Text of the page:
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Movie Review



Gus Van Sant's telling of the first openly gay elected politician in America is virtually a love poem to cinema.


Milk is an overview of the life of Harvey Milk, who was elected to San Francisco's Board of Supervisors in the 1970s. The mere fact that the story, and essentially the life, of Harvey Milk begins on his 40th birthday is a fascinating enough fact to see this movie. But when you see how even handedly he handled the multi cultural groups he represented politically, and how ham fisted he handled his personal relationships, it brings interesting perspective to the man who rose and fell so fast.


In full disclosure, I actually worked on this film. It was merely a small support role for some design work, so it was not an amount of investment to sully my thoughts on the film itself. 


Where my investment does come in is in my familiarity with Rob Epstein's Academy Award winning documentary 'The Times of Harvey Milk'. Because it was such a common presence when I was studying film in art school, I couldn't watch Milk without suffering the knowledge of the real Harvey Milk's accomplishments as documented prior.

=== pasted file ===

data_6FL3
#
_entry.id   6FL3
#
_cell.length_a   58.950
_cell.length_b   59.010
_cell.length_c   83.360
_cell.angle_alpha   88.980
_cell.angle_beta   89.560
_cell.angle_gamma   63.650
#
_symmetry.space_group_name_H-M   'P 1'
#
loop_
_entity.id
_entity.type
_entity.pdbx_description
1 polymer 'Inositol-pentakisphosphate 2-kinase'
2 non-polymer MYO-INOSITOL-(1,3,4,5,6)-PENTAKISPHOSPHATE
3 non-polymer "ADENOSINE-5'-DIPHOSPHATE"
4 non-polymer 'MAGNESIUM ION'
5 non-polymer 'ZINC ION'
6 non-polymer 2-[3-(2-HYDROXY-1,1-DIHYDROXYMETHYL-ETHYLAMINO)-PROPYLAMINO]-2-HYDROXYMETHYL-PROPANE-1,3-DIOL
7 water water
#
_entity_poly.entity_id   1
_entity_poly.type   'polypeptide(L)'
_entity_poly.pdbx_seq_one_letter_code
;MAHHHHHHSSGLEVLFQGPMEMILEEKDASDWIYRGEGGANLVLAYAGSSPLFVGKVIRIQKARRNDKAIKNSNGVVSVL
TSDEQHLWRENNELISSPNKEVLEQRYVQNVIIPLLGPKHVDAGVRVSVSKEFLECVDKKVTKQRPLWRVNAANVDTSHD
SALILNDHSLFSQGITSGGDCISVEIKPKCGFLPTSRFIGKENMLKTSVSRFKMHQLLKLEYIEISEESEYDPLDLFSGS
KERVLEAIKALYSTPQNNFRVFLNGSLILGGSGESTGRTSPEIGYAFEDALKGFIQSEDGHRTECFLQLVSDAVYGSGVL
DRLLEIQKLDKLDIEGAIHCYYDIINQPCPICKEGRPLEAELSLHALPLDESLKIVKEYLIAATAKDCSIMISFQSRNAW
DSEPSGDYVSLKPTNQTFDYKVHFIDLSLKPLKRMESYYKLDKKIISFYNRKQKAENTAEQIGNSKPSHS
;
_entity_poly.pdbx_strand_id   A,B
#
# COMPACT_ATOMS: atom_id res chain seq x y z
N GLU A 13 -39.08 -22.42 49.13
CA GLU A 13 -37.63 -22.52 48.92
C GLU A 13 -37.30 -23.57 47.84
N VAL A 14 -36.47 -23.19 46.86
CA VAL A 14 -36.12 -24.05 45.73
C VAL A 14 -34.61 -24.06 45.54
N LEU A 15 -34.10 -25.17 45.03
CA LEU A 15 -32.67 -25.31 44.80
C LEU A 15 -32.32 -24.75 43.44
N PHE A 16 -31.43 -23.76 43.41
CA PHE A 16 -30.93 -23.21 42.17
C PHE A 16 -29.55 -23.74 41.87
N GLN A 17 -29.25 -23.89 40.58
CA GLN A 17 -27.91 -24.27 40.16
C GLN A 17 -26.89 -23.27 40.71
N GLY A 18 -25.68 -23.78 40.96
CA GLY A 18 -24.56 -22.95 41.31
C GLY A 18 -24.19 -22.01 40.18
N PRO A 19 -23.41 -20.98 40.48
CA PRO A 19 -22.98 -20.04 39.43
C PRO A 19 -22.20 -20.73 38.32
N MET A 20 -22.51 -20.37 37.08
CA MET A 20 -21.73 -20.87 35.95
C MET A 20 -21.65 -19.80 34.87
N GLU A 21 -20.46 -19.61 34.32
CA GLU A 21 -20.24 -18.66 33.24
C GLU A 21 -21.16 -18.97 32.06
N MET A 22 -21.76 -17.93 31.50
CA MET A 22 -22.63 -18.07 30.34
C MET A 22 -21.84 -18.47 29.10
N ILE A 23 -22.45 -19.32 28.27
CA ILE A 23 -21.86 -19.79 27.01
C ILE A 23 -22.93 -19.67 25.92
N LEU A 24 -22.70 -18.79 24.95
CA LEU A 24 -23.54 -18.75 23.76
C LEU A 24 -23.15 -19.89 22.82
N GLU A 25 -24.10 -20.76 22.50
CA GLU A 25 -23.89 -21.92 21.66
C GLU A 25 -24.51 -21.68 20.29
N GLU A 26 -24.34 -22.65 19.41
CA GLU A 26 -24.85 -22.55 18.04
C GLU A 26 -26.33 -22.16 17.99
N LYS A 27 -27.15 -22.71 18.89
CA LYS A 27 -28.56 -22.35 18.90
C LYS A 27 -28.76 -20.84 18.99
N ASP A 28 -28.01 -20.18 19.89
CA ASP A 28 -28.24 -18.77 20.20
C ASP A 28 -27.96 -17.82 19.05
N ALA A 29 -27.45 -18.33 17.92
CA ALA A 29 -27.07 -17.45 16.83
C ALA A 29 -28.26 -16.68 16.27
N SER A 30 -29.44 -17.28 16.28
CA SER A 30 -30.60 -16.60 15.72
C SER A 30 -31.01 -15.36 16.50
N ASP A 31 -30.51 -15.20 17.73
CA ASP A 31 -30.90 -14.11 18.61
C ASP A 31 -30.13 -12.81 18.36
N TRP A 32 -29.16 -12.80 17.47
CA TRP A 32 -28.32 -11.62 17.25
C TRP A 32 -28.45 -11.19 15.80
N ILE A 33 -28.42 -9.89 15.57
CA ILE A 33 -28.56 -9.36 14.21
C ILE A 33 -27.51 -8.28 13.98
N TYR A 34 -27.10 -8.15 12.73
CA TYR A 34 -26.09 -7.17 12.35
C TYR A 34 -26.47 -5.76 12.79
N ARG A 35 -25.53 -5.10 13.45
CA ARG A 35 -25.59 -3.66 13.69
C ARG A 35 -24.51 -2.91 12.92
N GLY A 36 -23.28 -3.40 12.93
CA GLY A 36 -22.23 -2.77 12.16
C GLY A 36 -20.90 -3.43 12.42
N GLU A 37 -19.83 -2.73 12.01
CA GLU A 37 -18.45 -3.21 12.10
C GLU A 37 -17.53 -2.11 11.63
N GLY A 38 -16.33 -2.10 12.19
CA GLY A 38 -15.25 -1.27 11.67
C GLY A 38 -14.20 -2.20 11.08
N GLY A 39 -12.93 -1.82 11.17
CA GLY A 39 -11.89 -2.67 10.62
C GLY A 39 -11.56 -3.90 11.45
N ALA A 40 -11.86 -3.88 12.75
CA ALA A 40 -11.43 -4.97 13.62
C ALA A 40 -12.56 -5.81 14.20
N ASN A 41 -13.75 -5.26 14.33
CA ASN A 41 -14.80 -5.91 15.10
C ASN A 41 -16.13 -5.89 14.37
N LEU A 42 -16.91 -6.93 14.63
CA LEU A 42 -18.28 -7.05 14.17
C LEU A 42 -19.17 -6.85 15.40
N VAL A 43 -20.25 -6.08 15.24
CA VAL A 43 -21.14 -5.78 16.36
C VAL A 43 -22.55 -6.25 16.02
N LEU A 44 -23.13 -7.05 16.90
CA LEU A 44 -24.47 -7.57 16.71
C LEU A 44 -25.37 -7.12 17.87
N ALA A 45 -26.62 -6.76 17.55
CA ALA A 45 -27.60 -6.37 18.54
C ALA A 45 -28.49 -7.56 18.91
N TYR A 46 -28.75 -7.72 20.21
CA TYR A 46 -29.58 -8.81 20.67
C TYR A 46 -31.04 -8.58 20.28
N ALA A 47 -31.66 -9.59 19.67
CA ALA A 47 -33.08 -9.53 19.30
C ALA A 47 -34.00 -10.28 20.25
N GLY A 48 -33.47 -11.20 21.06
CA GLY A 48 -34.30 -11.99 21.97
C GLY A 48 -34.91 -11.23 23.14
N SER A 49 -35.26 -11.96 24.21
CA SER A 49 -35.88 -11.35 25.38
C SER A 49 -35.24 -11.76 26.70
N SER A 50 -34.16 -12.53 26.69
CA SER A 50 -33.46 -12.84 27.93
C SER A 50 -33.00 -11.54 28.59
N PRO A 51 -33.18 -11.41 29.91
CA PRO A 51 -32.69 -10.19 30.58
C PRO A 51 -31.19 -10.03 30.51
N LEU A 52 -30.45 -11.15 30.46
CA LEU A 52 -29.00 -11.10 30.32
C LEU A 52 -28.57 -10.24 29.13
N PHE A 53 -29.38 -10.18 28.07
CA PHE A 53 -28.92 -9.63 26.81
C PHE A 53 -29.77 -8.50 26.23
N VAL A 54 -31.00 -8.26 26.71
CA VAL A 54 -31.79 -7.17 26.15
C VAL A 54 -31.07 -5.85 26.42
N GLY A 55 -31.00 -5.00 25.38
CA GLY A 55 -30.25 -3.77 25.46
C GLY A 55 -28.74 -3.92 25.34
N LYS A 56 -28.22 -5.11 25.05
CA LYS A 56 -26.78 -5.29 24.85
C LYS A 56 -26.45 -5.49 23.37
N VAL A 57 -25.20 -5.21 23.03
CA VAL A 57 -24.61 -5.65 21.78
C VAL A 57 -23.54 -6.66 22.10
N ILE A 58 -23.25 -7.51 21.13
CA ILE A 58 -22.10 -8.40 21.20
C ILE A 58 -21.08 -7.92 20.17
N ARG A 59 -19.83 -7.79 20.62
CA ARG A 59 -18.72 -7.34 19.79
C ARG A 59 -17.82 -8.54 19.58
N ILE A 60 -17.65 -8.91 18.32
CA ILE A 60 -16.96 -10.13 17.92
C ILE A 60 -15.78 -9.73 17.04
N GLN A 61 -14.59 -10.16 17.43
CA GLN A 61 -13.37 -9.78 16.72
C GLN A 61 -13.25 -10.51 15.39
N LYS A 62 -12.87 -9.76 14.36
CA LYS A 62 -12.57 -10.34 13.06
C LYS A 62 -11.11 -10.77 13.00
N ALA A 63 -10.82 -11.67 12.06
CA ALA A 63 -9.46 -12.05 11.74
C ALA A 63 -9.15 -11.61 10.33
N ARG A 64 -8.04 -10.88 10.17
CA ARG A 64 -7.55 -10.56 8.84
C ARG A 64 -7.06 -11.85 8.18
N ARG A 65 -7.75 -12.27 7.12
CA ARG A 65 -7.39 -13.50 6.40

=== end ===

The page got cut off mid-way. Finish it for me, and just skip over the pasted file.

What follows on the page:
It was interesting to see where the film focused and where it skated over the numerous inroads to San Francisco politics he made. One of my most loved tales of Harvey Milk was how he was approached by the Teamsters, and was able to win over the union using his charm and wit. In the Milk, it is told in a minute with mostly still photographs documenting the event.


But this is not a weakness of the film. It is an example of Gus Van Sant's application of a cinematic vision that incorporates many different visual styles and conventions to tell the story efficiently. Compared to other bio-pics, like Andy Kauffman's story in Man on the Moon, which simply feel like reenactments of a clip reel of commonly known scenes of one's life, Milk actually feels like a story that's being told for the first time. It's a movie that no matter how many times you see it, you are captivated by where the story is going, and how all the struggles are being confronted.


The only odd part of the film, unfortunately, is the end. In a scene that displays the unity of the people that Harvey Milk touched, the two people closest to him are oddly out of touch with it and are awkwardly positioned to wrap up the story with a forced sentimental dialogue. Ironic, since nothing else in that making of Milk seemed forced at all.